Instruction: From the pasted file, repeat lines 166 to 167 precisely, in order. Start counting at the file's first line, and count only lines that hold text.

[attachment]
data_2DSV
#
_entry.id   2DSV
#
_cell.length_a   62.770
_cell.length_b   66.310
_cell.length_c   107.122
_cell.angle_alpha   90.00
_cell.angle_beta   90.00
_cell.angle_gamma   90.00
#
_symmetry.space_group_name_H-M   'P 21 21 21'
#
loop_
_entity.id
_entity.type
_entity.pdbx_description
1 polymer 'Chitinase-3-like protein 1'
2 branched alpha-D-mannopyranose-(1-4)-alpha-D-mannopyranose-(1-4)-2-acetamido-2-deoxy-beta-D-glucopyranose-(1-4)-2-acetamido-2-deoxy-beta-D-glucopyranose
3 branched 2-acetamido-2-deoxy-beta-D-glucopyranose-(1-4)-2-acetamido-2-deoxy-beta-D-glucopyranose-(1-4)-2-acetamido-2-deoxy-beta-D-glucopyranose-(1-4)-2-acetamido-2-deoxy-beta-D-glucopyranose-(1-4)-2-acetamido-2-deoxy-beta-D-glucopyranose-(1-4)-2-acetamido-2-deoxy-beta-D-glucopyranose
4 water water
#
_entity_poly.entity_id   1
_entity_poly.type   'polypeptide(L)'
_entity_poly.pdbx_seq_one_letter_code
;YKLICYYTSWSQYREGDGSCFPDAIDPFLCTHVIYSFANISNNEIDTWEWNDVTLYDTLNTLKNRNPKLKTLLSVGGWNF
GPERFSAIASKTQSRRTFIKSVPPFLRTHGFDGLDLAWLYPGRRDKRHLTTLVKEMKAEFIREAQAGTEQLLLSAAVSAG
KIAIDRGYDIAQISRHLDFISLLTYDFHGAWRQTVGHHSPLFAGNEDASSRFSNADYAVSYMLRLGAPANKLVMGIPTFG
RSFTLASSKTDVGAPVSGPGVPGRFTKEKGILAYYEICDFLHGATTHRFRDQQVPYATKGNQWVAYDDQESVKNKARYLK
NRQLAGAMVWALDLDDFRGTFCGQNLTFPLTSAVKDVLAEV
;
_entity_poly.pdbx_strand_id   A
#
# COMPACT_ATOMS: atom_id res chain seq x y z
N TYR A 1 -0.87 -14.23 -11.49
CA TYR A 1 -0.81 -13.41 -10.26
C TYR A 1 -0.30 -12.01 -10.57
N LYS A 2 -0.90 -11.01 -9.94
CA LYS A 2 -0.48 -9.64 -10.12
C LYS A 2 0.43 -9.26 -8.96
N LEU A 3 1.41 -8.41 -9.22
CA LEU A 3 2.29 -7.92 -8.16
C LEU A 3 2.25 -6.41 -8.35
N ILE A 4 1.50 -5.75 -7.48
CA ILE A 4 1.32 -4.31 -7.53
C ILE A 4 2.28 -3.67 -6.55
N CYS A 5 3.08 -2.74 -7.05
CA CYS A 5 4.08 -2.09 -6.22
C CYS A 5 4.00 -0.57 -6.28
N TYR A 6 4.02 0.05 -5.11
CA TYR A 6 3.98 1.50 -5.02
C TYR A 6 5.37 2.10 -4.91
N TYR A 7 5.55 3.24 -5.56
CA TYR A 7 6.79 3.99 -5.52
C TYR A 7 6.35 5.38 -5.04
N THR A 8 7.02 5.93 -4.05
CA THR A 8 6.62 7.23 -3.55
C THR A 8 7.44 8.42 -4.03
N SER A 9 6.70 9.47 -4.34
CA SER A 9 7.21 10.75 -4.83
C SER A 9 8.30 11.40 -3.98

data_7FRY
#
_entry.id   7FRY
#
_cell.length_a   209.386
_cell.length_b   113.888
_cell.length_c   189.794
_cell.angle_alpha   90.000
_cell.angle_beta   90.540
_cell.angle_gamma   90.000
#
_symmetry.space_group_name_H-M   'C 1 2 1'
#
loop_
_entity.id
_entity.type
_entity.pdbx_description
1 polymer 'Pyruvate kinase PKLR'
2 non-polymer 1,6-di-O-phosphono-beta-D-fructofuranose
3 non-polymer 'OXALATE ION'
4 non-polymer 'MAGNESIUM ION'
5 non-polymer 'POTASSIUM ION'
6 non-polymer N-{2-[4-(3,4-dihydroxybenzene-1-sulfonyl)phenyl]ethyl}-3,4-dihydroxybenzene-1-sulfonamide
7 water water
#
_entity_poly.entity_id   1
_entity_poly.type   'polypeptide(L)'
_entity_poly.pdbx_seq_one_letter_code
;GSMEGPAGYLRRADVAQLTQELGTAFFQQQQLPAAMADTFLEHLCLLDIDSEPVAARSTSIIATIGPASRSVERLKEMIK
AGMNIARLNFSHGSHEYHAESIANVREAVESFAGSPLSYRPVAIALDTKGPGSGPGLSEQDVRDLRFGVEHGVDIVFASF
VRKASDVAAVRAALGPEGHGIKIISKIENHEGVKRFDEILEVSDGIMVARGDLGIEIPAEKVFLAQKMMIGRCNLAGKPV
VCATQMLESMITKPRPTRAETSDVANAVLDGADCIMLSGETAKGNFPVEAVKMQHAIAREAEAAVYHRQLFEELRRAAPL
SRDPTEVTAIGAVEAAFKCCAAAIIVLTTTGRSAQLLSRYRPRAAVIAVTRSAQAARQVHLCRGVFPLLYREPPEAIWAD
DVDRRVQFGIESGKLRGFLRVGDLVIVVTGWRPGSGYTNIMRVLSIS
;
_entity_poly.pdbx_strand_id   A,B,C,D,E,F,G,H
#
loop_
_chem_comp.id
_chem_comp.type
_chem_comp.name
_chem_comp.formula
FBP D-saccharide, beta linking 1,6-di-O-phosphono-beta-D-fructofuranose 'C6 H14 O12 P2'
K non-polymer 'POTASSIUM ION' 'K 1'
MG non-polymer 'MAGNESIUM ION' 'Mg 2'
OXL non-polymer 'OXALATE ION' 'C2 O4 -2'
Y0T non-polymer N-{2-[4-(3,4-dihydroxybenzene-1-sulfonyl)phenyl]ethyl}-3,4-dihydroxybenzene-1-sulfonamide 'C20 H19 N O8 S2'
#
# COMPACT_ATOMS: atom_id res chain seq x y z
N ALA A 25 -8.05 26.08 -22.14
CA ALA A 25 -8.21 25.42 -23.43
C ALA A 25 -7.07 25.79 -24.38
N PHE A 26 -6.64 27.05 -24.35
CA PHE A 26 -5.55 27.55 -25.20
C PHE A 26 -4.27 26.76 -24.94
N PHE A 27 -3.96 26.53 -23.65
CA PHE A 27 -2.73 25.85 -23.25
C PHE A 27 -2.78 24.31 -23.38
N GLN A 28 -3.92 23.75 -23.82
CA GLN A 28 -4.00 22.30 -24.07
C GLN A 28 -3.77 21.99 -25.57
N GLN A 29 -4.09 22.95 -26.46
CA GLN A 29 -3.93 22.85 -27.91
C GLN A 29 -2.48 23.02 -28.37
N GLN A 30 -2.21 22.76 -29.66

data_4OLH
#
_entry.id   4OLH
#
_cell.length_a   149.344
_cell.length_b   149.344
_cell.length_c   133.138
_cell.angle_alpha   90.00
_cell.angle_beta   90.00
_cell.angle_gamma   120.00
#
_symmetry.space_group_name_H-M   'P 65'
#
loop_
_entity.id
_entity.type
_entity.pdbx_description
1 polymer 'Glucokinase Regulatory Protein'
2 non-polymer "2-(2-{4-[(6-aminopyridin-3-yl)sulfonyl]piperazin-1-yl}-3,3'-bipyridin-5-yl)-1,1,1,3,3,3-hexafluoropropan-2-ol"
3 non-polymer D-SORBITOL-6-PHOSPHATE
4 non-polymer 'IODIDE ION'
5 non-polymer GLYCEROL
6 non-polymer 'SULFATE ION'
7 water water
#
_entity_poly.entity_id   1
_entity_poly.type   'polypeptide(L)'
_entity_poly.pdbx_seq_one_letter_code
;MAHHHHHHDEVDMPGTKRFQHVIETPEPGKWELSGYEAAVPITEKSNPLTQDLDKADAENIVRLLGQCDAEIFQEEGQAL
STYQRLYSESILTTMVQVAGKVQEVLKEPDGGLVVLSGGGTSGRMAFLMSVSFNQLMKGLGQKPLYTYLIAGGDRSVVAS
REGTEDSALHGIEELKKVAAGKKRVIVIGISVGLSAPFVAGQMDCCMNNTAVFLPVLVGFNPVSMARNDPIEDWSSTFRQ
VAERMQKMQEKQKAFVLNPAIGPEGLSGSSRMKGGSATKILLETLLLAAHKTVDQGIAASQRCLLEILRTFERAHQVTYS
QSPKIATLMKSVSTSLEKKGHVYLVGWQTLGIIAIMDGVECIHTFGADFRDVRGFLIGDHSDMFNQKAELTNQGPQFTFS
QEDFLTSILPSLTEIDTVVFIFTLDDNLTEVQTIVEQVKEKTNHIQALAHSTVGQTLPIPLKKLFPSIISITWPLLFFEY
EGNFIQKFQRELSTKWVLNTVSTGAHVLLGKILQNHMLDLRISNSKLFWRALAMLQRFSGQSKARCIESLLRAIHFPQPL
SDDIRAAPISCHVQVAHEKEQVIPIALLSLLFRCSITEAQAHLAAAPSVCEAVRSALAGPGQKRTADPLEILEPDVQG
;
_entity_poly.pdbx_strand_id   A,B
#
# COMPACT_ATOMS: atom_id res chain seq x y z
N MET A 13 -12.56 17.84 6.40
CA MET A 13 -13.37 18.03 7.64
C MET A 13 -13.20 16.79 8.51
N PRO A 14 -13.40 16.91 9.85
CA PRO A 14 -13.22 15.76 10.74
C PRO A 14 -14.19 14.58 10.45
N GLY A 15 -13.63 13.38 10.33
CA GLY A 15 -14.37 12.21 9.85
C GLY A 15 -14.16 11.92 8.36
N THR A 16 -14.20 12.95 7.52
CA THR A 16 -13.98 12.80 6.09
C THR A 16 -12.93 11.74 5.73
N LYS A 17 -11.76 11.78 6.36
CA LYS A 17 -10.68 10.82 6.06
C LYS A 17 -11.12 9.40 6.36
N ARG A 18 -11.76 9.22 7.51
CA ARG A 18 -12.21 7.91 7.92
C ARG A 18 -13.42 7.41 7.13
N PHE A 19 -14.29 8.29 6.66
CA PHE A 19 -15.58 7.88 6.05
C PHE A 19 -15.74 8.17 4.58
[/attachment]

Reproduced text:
# COMPACT_ATOMS: atom_id res chain seq x y z
N MET A 13 -12.56 17.84 6.40